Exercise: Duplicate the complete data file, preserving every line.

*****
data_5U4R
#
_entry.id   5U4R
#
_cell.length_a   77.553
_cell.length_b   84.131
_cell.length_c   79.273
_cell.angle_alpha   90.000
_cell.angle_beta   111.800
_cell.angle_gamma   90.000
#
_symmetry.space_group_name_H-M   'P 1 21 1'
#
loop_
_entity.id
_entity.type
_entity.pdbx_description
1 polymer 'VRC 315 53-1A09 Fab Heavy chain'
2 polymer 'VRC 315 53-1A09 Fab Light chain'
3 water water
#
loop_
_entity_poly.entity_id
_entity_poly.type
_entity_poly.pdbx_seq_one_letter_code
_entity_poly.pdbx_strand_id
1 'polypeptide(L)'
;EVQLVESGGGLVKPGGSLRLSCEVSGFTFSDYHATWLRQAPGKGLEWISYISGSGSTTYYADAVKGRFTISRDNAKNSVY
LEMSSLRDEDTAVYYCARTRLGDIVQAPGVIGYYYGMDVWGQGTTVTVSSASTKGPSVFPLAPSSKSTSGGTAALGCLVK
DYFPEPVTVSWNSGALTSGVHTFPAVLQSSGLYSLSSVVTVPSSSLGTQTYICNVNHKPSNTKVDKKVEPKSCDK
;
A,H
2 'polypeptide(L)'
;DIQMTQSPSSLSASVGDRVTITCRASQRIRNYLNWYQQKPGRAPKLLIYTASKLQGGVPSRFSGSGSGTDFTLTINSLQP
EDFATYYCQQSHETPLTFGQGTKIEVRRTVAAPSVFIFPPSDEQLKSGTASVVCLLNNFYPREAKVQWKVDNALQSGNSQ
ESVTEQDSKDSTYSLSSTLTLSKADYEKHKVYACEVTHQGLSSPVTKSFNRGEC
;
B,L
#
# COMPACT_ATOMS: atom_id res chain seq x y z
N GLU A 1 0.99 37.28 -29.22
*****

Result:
data_5U4R
#
_entry.id   5U4R
#
_cell.length_a   77.553
_cell.length_b   84.131
_cell.length_c   79.273
_cell.angle_alpha   90.000
_cell.angle_beta   111.800
_cell.angle_gamma   90.000
#
_symmetry.space_group_name_H-M   'P 1 21 1'
#
loop_
_entity.id
_entity.type
_entity.pdbx_description
1 polymer 'VRC 315 53-1A09 Fab Heavy chain'
2 polymer 'VRC 315 53-1A09 Fab Light chain'
3 water water
#
loop_
_entity_poly.entity_id
_entity_poly.type
_entity_poly.pdbx_seq_one_letter_code
_entity_poly.pdbx_strand_id
1 'polypeptide(L)'
;EVQLVESGGGLVKPGGSLRLSCEVSGFTFSDYHATWLRQAPGKGLEWISYISGSGSTTYYADAVKGRFTISRDNAKNSVY
LEMSSLRDEDTAVYYCARTRLGDIVQAPGVIGYYYGMDVWGQGTTVTVSSASTKGPSVFPLAPSSKSTSGGTAALGCLVK
DYFPEPVTVSWNSGALTSGVHTFPAVLQSSGLYSLSSVVTVPSSSLGTQTYICNVNHKPSNTKVDKKVEPKSCDK
;
A,H
2 'polypeptide(L)'
;DIQMTQSPSSLSASVGDRVTITCRASQRIRNYLNWYQQKPGRAPKLLIYTASKLQGGVPSRFSGSGSGTDFTLTINSLQP
EDFATYYCQQSHETPLTFGQGTKIEVRRTVAAPSVFIFPPSDEQLKSGTASVVCLLNNFYPREAKVQWKVDNALQSGNSQ
ESVTEQDSKDSTYSLSSTLTLSKADYEKHKVYACEVTHQGLSSPVTKSFNRGEC
;
B,L
#
# COMPACT_ATOMS: atom_id res chain seq x y z
N GLU A 1 0.99 37.28 -29.22